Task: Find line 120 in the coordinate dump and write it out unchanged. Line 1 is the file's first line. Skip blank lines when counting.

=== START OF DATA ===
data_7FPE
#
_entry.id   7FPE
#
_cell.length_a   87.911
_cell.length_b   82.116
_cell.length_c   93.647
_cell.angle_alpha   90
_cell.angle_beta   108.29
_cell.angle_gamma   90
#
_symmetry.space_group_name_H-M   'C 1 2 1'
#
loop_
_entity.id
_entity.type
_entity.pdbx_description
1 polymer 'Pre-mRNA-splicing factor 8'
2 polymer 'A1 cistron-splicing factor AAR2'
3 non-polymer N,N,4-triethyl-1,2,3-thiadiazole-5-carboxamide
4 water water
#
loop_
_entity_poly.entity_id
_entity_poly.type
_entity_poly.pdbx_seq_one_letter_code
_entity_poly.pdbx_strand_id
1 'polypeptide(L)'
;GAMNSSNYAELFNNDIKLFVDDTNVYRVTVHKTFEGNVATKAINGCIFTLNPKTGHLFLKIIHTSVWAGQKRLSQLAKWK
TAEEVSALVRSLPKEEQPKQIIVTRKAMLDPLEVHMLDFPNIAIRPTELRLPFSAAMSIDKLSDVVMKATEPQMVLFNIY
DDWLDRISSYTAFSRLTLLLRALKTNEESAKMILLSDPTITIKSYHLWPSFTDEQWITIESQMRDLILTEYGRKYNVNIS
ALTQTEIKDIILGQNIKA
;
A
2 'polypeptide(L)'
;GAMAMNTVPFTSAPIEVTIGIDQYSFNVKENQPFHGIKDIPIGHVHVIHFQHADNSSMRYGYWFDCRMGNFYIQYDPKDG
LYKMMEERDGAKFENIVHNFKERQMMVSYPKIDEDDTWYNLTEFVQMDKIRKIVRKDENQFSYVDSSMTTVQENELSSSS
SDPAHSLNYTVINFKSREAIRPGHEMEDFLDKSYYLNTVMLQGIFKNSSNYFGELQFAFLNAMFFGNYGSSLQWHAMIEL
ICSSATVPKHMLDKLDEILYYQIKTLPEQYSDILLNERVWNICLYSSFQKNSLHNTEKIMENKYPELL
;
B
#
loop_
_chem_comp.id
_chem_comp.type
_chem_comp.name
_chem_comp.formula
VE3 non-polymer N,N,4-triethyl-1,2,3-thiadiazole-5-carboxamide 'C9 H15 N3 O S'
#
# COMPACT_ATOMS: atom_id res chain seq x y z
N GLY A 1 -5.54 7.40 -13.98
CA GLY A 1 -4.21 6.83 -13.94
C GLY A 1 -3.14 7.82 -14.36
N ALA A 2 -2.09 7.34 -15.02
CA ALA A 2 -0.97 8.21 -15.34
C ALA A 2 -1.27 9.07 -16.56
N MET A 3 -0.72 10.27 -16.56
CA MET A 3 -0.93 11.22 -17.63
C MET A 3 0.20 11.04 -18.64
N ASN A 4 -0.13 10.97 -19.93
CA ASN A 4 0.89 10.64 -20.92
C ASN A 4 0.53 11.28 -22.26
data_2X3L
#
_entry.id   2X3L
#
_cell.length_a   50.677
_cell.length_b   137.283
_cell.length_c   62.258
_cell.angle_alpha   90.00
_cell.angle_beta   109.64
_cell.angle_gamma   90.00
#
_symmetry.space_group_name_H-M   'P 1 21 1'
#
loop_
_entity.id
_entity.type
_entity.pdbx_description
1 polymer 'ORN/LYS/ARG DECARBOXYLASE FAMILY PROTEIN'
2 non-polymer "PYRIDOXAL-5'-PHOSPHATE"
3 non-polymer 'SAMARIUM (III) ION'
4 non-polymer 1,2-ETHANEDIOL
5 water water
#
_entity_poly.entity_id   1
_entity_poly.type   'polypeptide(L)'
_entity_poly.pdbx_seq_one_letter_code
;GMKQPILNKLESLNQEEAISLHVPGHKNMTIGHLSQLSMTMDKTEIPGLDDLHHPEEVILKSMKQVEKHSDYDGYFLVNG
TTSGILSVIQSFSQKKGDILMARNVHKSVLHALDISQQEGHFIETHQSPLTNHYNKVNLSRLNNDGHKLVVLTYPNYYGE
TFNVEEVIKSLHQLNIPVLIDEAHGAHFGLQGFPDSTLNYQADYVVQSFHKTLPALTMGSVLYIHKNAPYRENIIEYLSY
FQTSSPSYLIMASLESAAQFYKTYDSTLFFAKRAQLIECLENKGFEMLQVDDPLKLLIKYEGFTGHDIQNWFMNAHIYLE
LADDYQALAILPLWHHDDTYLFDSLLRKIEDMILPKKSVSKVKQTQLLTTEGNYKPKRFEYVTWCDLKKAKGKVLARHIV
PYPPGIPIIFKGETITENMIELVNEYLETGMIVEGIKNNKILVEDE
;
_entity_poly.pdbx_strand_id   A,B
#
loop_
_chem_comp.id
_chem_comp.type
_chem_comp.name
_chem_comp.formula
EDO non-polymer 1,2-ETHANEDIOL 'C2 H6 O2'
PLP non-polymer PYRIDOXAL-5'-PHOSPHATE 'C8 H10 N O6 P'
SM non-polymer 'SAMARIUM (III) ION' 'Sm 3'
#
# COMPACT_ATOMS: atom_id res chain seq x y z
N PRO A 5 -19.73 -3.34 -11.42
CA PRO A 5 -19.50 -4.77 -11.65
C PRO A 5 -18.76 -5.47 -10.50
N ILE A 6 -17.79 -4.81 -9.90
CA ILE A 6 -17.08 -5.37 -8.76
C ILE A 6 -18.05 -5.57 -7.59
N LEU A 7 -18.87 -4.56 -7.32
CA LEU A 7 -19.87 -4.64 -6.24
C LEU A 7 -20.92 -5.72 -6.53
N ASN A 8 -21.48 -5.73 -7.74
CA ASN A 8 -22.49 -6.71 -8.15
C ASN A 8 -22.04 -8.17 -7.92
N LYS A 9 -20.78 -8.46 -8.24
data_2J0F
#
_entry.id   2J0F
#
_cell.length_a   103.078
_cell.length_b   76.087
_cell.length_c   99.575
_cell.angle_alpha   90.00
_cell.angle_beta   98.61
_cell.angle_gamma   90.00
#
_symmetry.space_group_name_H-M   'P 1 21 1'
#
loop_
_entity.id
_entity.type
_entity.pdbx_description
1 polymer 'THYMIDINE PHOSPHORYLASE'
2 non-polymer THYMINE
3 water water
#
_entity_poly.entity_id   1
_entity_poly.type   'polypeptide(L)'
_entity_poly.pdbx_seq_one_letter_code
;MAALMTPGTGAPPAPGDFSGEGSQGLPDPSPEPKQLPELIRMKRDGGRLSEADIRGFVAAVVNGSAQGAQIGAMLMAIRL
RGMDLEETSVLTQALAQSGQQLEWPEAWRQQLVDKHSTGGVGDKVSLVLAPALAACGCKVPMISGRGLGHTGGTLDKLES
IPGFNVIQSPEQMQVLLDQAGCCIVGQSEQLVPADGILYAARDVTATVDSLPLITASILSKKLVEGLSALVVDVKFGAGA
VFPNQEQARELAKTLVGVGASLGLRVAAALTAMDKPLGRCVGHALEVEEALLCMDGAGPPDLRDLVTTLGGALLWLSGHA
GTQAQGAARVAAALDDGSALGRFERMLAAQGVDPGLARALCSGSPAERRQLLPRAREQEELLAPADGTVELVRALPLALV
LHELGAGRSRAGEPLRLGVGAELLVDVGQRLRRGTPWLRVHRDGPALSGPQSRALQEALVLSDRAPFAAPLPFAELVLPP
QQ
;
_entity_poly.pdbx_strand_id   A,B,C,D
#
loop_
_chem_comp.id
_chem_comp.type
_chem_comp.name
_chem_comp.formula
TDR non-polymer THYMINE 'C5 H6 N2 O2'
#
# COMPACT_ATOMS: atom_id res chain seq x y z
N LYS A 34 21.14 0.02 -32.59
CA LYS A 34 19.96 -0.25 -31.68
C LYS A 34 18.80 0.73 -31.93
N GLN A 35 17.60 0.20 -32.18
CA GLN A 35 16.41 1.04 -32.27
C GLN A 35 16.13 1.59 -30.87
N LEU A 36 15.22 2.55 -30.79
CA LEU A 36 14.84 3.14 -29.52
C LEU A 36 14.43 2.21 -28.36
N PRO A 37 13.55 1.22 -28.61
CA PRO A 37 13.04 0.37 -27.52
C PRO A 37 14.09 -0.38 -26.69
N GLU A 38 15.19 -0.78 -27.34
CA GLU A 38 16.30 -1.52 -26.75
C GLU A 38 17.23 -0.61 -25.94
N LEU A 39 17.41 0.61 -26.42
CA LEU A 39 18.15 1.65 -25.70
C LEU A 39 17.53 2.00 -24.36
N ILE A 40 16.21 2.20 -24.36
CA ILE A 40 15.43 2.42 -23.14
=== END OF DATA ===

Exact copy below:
N LYS A 9 -20.78 -8.46 -8.24